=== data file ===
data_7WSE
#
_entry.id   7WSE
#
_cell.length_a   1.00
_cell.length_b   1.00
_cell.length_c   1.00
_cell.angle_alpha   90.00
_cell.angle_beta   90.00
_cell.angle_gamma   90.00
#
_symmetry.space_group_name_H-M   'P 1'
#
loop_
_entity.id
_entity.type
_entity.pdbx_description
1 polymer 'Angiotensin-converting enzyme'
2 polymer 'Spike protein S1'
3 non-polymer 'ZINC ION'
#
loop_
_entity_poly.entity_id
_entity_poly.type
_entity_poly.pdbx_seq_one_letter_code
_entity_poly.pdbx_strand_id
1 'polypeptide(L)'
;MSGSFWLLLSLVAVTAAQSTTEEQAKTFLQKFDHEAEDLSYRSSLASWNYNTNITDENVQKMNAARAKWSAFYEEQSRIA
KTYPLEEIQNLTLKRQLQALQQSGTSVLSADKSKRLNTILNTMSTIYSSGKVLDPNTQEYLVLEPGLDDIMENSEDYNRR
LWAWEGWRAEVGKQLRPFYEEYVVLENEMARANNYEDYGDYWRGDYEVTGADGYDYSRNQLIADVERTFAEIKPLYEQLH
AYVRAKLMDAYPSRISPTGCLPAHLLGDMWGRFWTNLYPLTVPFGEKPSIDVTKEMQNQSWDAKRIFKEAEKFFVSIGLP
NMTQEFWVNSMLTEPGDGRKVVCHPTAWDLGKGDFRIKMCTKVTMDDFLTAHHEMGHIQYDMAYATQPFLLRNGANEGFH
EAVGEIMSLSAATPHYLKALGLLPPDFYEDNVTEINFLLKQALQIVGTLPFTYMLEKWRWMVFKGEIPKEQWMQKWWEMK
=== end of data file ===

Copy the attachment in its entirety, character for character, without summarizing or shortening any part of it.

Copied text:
data_7WSE
#
_entry.id   7WSE
#
_cell.length_a   1.00
_cell.length_b   1.00
_cell.length_c   1.00
_cell.angle_alpha   90.00
_cell.angle_beta   90.00
_cell.angle_gamma   90.00
#
_symmetry.space_group_name_H-M   'P 1'
#
loop_
_entity.id
_entity.type
_entity.pdbx_description
1 polymer 'Angiotensin-converting enzyme'
2 polymer 'Spike protein S1'
3 non-polymer 'ZINC ION'
#
loop_
_entity_poly.entity_id
_entity_poly.type
_entity_poly.pdbx_seq_one_letter_code
_entity_poly.pdbx_strand_id
1 'polypeptide(L)'
;MSGSFWLLLSLVAVTAAQSTTEEQAKTFLQKFDHEAEDLSYRSSLASWNYNTNITDENVQKMNAARAKWSAFYEEQSRIA
KTYPLEEIQNLTLKRQLQALQQSGTSVLSADKSKRLNTILNTMSTIYSSGKVLDPNTQEYLVLEPGLDDIMENSEDYNRR
LWAWEGWRAEVGKQLRPFYEEYVVLENEMARANNYEDYGDYWRGDYEVTGADGYDYSRNQLIADVERTFAEIKPLYEQLH
AYVRAKLMDAYPSRISPTGCLPAHLLGDMWGRFWTNLYPLTVPFGEKPSIDVTKEMQNQSWDAKRIFKEAEKFFVSIGLP
NMTQEFWVNSMLTEPGDGRKVVCHPTAWDLGKGDFRIKMCTKVTMDDFLTAHHEMGHIQYDMAYATQPFLLRNGANEGFH
EAVGEIMSLSAATPHYLKALGLLPPDFYEDNVTEINFLLKQALQIVGTLPFTYMLEKWRWMVFKGEIPKEQWMQKWWEMK